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February is Black History Month and the National Football League has had a very complicated history with African-Americans in its 100 years of existence. The American Professional Football Association’s Akron franchise hired an African American coach, Fritz Pollard, in 1921. Pollard had been a star college player and joined the league in 1920. Pollard was one of two African-American players in the APFA’s first season. The APFA was renamed the NFL in 1922. Pollard was the Akron Pros co-head coach in 1921 and the Hammond Pros head coach in 1925. But Pollard and other African-American players disappeared from the NFL following the 1925 season. A few African American players popped up on rosters between 1927 and 1933 but in 1934, the NFL began a 12-year period of not having any black players in the league. The NFL ended an informal color ban in 1946 as Los Angeles Coliseum officials told Cleveland Rams owner Daniel Reeves he could move his team and sign a stadium lease at the venue if he hired Negro players. In 1946, the rival All-America Football Conference signed black players. In 1960, the rival American Football League hired black players.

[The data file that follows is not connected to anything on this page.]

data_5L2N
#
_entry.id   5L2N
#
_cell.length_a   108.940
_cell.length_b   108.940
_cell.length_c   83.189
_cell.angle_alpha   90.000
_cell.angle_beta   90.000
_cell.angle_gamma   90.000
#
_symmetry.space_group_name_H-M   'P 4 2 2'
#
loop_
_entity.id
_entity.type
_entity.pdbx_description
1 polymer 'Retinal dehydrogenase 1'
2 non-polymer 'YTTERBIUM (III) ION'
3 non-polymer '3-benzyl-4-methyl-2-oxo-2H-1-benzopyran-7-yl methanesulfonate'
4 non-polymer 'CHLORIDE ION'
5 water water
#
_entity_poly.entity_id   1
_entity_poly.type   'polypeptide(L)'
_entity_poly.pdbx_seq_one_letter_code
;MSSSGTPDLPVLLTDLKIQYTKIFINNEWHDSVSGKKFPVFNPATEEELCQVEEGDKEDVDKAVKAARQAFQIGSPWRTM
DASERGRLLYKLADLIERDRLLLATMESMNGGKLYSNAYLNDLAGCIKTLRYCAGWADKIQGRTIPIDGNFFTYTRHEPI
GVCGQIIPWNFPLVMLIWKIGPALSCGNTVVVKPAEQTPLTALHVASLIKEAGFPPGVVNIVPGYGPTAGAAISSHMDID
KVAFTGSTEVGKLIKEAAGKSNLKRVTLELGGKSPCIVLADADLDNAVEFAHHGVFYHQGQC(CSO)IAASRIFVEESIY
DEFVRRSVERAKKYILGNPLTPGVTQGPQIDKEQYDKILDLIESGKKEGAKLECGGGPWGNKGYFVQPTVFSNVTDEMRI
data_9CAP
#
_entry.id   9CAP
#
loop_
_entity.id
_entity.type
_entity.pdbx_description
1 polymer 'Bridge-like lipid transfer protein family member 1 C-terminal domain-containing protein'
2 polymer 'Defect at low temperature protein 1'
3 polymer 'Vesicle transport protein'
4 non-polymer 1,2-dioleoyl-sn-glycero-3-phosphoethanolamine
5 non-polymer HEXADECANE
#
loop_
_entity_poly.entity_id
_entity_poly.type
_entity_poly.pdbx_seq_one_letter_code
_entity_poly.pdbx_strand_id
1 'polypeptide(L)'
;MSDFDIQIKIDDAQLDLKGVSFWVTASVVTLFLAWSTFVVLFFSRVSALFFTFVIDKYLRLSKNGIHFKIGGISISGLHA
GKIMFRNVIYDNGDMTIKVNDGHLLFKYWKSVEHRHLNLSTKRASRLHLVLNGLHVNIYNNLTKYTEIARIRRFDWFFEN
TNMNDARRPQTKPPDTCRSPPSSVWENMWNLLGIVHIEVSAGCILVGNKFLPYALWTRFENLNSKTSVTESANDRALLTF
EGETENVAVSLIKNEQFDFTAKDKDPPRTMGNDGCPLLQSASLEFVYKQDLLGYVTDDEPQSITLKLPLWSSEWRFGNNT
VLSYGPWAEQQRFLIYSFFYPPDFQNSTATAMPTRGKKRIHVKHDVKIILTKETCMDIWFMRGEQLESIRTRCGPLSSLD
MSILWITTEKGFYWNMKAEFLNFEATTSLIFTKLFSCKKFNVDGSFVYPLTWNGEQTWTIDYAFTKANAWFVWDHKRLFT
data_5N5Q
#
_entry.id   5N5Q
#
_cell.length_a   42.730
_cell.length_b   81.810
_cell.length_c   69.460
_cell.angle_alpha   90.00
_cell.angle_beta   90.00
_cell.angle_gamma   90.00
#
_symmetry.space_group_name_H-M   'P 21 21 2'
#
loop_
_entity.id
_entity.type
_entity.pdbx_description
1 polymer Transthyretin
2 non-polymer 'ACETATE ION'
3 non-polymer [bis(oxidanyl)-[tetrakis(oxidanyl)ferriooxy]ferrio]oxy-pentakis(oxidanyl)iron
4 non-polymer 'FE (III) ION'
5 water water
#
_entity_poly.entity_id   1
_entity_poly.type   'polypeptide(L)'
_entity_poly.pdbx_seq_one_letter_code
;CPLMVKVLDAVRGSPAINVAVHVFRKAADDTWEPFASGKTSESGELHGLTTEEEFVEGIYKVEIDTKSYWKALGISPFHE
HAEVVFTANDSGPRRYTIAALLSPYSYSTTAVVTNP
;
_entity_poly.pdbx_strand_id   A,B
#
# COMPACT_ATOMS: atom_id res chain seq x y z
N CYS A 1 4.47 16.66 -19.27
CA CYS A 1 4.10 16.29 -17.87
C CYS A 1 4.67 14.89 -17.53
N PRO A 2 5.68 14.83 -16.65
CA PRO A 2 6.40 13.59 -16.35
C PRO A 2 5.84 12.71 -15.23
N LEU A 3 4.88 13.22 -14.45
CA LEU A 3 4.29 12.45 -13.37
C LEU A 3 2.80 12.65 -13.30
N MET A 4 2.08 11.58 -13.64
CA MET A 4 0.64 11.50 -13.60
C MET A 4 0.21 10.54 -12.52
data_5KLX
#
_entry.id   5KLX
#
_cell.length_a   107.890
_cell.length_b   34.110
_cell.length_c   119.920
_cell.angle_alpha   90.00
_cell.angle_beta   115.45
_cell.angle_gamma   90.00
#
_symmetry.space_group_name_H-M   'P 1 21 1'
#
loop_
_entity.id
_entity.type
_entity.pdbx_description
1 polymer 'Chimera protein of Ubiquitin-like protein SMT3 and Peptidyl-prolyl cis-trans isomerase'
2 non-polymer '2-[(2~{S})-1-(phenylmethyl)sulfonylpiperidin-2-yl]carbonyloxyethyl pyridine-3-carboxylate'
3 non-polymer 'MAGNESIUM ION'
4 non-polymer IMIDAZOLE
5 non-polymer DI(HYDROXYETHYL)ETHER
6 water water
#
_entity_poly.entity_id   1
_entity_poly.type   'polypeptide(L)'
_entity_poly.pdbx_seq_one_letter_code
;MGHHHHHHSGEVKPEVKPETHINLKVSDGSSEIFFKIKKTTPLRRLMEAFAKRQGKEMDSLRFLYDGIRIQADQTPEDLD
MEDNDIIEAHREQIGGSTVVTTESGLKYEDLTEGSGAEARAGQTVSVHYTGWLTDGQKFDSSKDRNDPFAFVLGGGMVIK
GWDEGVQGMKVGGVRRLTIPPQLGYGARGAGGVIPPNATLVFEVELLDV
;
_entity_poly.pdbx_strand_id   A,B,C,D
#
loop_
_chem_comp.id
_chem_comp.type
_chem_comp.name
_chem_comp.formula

The NFL had an unofficial quota of no more than four blacks per team in the 1950s. George Preston Marshall did not hire Negro players for his Washington team and was the last holdout. Marshall gave in because of a threat by the Kennedy Administration to bar Marshall from moving his football team into a federally funded DC Stadium in 1962 because of equal opportunity work requirements. The NFL did not have its second African American head coach until 1989 when Art Shell became the Los Angeles Raiders coach. In 2020, there have been complaints, NFL owners are not hiring qualified black head coaches.